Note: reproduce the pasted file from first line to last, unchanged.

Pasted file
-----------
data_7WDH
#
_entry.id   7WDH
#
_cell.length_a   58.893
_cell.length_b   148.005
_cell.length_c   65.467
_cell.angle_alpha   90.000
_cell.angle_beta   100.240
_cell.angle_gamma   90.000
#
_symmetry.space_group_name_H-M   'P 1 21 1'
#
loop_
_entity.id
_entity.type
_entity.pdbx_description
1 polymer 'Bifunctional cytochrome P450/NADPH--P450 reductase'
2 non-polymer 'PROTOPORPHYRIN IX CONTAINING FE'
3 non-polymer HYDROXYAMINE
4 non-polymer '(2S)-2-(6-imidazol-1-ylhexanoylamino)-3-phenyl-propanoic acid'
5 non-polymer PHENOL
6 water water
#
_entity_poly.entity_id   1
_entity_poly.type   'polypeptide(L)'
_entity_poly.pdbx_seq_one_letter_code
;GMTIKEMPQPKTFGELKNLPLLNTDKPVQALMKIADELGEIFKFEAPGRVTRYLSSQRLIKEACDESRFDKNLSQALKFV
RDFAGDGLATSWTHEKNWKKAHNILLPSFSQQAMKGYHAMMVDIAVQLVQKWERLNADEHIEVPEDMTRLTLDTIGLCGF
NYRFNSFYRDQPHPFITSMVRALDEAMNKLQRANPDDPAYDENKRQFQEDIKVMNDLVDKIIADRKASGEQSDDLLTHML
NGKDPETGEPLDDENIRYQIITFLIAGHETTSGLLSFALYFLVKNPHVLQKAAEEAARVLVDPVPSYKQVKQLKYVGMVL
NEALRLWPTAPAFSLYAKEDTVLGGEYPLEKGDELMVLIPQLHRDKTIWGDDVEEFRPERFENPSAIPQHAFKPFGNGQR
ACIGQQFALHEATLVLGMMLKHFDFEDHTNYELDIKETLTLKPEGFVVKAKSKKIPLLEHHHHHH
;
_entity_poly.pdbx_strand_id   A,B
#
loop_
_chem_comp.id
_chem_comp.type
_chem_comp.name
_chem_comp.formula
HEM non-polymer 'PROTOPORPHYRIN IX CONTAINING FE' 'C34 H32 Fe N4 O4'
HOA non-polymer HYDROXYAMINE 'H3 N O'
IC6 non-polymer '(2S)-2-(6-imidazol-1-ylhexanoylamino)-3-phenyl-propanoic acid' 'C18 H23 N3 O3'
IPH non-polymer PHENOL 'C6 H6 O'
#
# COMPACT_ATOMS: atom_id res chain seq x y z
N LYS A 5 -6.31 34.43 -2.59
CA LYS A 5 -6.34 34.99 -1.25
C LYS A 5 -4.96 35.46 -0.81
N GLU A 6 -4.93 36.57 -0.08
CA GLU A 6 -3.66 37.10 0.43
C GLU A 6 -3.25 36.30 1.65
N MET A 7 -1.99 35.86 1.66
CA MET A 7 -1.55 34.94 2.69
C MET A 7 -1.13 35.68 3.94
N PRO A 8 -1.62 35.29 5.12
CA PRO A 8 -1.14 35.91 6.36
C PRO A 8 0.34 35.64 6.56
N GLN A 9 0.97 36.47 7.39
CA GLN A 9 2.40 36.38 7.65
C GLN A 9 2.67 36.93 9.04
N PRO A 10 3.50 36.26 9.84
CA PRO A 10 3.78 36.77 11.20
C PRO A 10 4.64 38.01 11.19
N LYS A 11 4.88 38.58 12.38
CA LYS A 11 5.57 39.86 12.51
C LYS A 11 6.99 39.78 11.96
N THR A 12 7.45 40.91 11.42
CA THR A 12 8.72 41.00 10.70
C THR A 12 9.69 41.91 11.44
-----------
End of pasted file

data_7WDH
#
_entry.id   7WDH
#
_cell.length_a   58.893
_cell.length_b   148.005
_cell.length_c   65.467
_cell.angle_alpha   90.000
_cell.angle_beta   100.240
_cell.angle_gamma   90.000
#
_symmetry.space_group_name_H-M   'P 1 21 1'
#
loop_
_entity.id
_entity.type
_entity.pdbx_description
1 polymer 'Bifunctional cytochrome P450/NADPH--P450 reductase'
2 non-polymer 'PROTOPORPHYRIN IX CONTAINING FE'
3 non-polymer HYDROXYAMINE
4 non-polymer '(2S)-2-(6-imidazol-1-ylhexanoylamino)-3-phenyl-propanoic acid'
5 non-polymer PHENOL
6 water water
#
_entity_poly.entity_id   1
_entity_poly.type   'polypeptide(L)'
_entity_poly.pdbx_seq_one_letter_code
;GMTIKEMPQPKTFGELKNLPLLNTDKPVQALMKIADELGEIFKFEAPGRVTRYLSSQRLIKEACDESRFDKNLSQALKFV
RDFAGDGLATSWTHEKNWKKAHNILLPSFSQQAMKGYHAMMVDIAVQLVQKWERLNADEHIEVPEDMTRLTLDTIGLCGF
NYRFNSFYRDQPHPFITSMVRALDEAMNKLQRANPDDPAYDENKRQFQEDIKVMNDLVDKIIADRKASGEQSDDLLTHML
NGKDPETGEPLDDENIRYQIITFLIAGHETTSGLLSFALYFLVKNPHVLQKAAEEAARVLVDPVPSYKQVKQLKYVGMVL
NEALRLWPTAPAFSLYAKEDTVLGGEYPLEKGDELMVLIPQLHRDKTIWGDDVEEFRPERFENPSAIPQHAFKPFGNGQR
ACIGQQFALHEATLVLGMMLKHFDFEDHTNYELDIKETLTLKPEGFVVKAKSKKIPLLEHHHHHH
;
_entity_poly.pdbx_strand_id   A,B
#
loop_
_chem_comp.id
_chem_comp.type
_chem_comp.name
_chem_comp.formula
HEM non-polymer 'PROTOPORPHYRIN IX CONTAINING FE' 'C34 H32 Fe N4 O4'
HOA non-polymer HYDROXYAMINE 'H3 N O'
IC6 non-polymer '(2S)-2-(6-imidazol-1-ylhexanoylamino)-3-phenyl-propanoic acid' 'C18 H23 N3 O3'
IPH non-polymer PHENOL 'C6 H6 O'
#
# COMPACT_ATOMS: atom_id res chain seq x y z
N LYS A 5 -6.31 34.43 -2.59
CA LYS A 5 -6.34 34.99 -1.25
C LYS A 5 -4.96 35.46 -0.81
N GLU A 6 -4.93 36.57 -0.08
CA GLU A 6 -3.66 37.10 0.43
C GLU A 6 -3.25 36.30 1.65
N MET A 7 -1.99 35.86 1.66
CA MET A 7 -1.55 34.94 2.69
C MET A 7 -1.13 35.68 3.94
N PRO A 8 -1.62 35.29 5.12
CA PRO A 8 -1.14 35.91 6.36
C PRO A 8 0.34 35.64 6.56
N GLN A 9 0.97 36.47 7.39
CA GLN A 9 2.40 36.38 7.65
C GLN A 9 2.67 36.93 9.04
N PRO A 10 3.50 36.26 9.84
CA PRO A 10 3.78 36.77 11.20
C PRO A 10 4.64 38.01 11.19
N LYS A 11 4.88 38.58 12.38
CA LYS A 11 5.57 39.86 12.51
C LYS A 11 6.99 39.78 11.96
N THR A 12 7.45 40.91 11.42
CA THR A 12 8.72 41.00 10.70
C THR A 12 9.69 41.91 11.44